Coconut milk aside, there are other healthy aspects to the recipe.  It contains turmeric.  Ingesting turmeric helps make the skin glow and beautiful.  In addition, there are interesting tidbits to the primary active ingredient in turmeric which is called curcumin. It is being evaluated in clinical trials for treating cancer (UT, MD Anderson Cancer Center).  Researchers at the UCLA are investigating whether the spice may have benefits for individuals with Alzheimer’s disease.  The anti-cancer potential of curcumin is also being investigated intensively at the College of Staten Island, CUNY.  Turmeric is also a potent antioxidant and has anti-inflammatory properties.  Medicinal properties of turmeric have been recognized for millennia in the traditional Indian and Chinese medical systems. Statistical studies suggest that populations that consume approximately 500 mg of turmeric daily have reduced incidences of colon cancer (Molecular Nutrition & Food Research  2008, Volume 52, issue 9).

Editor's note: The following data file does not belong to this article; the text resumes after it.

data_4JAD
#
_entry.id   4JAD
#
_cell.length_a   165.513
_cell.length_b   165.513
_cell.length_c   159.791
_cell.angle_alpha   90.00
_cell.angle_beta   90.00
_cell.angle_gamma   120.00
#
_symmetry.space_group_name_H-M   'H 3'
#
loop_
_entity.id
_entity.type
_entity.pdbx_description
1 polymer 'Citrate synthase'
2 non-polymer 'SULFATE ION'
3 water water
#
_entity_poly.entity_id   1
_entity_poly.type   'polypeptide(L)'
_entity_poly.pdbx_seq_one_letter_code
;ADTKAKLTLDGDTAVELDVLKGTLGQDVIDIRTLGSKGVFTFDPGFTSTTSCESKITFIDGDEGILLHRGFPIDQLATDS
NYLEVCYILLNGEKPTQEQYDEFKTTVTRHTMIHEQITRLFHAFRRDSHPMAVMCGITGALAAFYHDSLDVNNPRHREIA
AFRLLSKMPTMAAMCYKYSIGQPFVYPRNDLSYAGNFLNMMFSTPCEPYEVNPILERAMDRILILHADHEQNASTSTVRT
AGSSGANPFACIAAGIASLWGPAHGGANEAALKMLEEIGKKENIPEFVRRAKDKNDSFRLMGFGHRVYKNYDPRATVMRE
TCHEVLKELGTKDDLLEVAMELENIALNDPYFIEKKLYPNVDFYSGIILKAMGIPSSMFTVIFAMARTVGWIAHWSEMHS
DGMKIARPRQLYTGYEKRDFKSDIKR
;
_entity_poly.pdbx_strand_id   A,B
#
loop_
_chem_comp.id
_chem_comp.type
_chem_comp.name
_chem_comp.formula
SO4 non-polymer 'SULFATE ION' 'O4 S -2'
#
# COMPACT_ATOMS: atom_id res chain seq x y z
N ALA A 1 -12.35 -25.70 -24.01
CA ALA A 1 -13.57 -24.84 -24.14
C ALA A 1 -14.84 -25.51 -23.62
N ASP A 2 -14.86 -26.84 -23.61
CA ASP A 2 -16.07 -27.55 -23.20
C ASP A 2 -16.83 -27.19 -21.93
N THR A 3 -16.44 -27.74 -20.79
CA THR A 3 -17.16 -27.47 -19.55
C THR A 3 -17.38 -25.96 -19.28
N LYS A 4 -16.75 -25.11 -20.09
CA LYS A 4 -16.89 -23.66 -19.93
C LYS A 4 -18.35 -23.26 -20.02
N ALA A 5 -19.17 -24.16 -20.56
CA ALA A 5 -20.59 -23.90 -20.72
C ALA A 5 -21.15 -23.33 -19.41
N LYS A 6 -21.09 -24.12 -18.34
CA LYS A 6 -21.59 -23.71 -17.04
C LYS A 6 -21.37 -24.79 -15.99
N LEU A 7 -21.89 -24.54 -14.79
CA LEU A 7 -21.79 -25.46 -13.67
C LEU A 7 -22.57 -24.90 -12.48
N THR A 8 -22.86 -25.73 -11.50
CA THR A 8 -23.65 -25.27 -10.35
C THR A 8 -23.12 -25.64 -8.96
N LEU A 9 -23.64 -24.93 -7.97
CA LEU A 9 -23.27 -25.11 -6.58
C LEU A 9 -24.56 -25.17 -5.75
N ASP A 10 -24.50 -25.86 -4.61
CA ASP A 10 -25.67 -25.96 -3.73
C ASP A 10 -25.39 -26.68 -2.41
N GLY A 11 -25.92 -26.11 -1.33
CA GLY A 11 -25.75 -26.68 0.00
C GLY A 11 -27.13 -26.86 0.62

“It is evident from these facts that making turmeric an integral part of the daily American diet will have a tremendous positive impact on the health of our citizens.

Turmeric and Curcumin have anti-aging and detoxifying properties. The role of Turmeric in preserving youthfulness and beauty has been a part of the Indian culture for thousands of years. Curcumin and other components in Turmeric arrest cellular aging by capturing free radicals that cause DNA damage. Turmeric works on numerous biochemical pathways that beneficial to maintaining youthfulness, Curcumin chelates (binds) toxic metal ions; it is also a powerful ant-inflammatory agent.”

For more information on the health benefits of turmeric, check out http://www.spreadhealthfoods.com/.